In order to have effective competition the operators of transmission networks must allow any electricity or gas supplier non-discriminatory access to the transmission network to supply customers; this is the third party access principle. The conditions of access to the networks are regulated by national regulatory authorities. Transmission networks must furthermore apply regulated tariffs so as to avoid any abuse of dominance, and they must comply with specific rules on unbundling. The rules on unbundling aim at preventing companies which are involved both in transmission of energy and in production and supply of energy from using their privileged position as operators of a transmission network to prevent or obstruct access of their competitors to this network. Unbundling requires the effective separation of activities of energy transmission from production and supply interests.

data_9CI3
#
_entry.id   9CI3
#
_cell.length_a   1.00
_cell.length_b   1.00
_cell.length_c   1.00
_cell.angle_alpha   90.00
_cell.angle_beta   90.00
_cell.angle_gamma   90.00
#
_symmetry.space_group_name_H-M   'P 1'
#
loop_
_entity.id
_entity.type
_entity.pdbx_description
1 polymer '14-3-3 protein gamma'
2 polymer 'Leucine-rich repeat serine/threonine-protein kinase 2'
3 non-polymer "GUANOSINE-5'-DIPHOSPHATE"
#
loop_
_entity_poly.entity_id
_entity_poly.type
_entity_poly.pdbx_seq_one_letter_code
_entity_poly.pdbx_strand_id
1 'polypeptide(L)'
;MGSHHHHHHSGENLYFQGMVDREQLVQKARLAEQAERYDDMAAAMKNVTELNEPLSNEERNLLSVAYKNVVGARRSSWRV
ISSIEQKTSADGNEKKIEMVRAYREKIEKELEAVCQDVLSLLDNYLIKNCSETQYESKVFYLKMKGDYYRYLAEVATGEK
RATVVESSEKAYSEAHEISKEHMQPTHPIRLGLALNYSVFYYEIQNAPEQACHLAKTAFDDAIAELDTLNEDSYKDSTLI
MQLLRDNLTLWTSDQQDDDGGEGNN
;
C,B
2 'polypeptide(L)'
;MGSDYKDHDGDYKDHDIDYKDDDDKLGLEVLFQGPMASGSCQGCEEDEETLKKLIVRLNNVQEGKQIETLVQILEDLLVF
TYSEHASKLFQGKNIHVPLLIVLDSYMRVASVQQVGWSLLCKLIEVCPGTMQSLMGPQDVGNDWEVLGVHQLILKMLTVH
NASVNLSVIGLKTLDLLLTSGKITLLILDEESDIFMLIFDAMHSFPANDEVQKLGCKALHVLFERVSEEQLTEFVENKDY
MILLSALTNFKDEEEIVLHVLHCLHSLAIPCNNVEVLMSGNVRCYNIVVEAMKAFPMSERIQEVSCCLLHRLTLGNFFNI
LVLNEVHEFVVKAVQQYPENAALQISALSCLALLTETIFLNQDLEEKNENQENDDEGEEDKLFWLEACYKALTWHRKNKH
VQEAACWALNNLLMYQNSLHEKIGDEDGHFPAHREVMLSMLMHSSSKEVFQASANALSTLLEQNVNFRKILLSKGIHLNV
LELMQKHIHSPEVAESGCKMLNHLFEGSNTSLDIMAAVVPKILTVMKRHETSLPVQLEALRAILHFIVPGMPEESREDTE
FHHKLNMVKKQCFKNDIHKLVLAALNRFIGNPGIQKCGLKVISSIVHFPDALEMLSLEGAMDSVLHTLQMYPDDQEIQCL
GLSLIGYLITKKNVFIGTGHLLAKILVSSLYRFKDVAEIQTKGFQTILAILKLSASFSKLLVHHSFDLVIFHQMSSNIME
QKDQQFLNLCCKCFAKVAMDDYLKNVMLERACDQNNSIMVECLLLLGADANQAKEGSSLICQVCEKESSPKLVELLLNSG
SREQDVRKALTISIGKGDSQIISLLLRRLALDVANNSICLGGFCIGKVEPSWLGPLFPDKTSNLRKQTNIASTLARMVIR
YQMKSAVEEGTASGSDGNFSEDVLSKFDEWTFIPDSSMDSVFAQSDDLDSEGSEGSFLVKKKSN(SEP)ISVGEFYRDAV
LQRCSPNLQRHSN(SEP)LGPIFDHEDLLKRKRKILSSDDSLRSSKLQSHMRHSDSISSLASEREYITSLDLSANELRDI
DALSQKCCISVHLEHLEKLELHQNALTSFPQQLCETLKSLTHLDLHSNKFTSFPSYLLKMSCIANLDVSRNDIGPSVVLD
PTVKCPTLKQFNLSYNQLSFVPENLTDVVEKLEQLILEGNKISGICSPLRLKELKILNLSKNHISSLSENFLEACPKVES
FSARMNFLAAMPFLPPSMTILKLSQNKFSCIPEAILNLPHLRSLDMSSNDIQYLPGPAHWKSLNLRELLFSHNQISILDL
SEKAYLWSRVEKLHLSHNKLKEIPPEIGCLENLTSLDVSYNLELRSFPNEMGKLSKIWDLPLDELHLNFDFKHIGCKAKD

Despite this, as of 2015 there have been calls by the European Commission to the European Parliament and Council to formally establish an EU Energy Union. This is due to the fact that energy regulation in the EU remains scattered with law on a regional level but with 28 different national regulatory frameworks. A fully integrated resilient Energy Union would ensure a secure supply and growth of sustainable and affordable energy and while maintaining a healthy competition energy market. The argument for an internal energy market is a simple enough one, greater integration of cross-border interconnections, the coupling of cross-border exchanges, as well as price liberalisation, will ensure improved security of supply and a smoothing of price differentials across the continent, leading to a reduction in prices.